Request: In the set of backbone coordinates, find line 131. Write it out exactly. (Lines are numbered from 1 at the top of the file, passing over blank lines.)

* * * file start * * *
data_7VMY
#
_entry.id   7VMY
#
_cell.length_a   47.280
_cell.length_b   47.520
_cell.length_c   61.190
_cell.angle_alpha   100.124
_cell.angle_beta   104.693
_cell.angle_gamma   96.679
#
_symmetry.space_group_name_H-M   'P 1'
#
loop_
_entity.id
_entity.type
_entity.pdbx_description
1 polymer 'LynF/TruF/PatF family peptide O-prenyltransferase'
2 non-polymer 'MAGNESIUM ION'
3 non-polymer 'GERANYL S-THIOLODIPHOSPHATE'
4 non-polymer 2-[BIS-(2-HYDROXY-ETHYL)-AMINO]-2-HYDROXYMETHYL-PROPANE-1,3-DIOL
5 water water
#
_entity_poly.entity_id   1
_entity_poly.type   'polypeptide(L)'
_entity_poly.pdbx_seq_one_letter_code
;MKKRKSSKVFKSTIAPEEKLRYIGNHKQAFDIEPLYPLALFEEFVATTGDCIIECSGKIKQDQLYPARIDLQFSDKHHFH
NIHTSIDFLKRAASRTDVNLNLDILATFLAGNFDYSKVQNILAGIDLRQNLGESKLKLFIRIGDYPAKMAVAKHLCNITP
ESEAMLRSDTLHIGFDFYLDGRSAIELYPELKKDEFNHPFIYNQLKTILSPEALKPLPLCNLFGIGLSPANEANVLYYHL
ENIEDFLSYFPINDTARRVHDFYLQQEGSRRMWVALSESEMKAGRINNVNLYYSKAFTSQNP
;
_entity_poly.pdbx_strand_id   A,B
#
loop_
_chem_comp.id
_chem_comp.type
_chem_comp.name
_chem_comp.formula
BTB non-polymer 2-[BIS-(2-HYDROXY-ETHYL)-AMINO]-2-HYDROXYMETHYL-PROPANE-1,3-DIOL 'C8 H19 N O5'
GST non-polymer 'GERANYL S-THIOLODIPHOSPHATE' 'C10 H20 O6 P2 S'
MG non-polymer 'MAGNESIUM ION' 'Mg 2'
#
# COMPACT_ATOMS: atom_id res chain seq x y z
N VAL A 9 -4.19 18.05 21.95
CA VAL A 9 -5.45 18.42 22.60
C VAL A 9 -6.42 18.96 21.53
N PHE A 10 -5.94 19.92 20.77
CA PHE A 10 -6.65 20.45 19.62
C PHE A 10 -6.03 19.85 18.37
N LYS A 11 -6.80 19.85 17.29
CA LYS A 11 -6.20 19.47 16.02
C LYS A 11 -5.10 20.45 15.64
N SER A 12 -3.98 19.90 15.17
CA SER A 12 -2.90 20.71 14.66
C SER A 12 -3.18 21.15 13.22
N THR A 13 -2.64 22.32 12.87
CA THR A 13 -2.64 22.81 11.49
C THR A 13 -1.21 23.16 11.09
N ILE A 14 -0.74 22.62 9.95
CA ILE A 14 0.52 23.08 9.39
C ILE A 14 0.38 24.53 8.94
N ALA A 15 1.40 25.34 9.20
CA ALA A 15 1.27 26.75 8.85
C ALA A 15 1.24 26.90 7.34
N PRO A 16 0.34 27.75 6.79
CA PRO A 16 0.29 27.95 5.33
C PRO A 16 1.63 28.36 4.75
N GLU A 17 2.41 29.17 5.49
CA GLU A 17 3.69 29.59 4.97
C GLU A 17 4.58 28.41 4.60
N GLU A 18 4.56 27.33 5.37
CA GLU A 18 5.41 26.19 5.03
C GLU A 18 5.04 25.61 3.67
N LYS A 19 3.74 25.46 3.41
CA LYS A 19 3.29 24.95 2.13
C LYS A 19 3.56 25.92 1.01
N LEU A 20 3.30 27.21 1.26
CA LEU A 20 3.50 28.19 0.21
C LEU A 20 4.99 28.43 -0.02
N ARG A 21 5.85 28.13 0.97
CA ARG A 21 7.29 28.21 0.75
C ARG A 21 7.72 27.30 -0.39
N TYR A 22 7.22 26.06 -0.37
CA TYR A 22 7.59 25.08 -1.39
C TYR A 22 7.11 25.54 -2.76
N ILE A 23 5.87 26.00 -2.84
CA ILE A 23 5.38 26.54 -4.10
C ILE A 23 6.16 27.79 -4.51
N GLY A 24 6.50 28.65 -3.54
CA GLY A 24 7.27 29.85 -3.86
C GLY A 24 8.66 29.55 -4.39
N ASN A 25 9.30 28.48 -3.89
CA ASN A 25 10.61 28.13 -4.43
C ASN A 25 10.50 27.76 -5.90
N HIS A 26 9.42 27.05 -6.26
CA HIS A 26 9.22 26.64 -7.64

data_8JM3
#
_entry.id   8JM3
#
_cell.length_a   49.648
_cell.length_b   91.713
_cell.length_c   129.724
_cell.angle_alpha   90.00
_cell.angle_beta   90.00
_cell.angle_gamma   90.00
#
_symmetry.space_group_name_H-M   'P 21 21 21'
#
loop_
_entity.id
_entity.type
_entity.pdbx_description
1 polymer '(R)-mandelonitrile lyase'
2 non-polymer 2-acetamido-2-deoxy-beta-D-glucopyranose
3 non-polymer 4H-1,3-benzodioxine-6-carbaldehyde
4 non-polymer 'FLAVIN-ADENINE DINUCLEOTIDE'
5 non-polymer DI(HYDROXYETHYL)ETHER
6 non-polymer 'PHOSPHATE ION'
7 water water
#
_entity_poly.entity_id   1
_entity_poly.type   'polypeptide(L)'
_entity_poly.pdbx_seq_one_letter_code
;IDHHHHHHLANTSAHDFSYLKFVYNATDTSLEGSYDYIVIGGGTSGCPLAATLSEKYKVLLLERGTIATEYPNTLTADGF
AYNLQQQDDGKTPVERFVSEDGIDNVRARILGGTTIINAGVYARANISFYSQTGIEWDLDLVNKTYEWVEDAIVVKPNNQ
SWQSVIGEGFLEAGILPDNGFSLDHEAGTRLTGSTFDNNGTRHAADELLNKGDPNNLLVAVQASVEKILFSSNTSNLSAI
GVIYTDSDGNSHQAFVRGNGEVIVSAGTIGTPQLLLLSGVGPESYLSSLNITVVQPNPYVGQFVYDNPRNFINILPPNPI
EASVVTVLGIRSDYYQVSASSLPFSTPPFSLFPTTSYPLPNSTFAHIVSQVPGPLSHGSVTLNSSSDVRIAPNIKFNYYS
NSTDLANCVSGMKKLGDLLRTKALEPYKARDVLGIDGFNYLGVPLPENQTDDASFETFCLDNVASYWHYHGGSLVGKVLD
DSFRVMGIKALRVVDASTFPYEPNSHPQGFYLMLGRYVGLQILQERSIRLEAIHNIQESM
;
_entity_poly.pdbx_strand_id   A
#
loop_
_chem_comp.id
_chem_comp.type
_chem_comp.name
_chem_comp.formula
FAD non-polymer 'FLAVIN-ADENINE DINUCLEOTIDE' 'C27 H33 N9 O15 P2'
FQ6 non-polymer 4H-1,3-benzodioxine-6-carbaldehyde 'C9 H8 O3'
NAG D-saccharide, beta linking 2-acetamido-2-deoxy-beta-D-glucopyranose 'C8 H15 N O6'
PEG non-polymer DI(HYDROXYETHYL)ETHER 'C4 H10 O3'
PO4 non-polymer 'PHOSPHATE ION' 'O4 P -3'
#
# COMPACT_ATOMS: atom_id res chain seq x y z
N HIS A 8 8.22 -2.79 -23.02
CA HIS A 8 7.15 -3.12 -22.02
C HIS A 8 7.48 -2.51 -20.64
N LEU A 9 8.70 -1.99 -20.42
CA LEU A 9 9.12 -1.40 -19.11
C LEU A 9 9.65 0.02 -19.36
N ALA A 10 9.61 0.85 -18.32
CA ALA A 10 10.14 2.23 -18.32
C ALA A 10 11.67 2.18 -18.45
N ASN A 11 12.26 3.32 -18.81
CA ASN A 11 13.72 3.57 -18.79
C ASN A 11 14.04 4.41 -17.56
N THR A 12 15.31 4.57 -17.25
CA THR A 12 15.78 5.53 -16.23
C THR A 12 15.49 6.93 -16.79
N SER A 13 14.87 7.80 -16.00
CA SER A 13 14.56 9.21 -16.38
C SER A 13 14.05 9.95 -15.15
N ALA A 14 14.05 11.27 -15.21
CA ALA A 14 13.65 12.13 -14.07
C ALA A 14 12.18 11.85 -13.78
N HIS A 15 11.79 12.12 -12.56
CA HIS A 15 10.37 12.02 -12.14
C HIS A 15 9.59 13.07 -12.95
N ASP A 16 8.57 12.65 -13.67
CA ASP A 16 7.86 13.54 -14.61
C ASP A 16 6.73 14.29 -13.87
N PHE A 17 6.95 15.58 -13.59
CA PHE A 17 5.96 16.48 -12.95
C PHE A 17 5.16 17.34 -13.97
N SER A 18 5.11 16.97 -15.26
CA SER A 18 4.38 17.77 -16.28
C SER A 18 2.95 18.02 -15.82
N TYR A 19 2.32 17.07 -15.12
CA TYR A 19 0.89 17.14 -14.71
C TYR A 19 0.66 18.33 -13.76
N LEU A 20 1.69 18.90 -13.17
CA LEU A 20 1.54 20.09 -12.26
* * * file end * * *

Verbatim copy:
DSFRVMGIKALRVVDASTFPYEPNSHPQGFYLMLGRYVGLQILQERSIRLEAIHNIQESM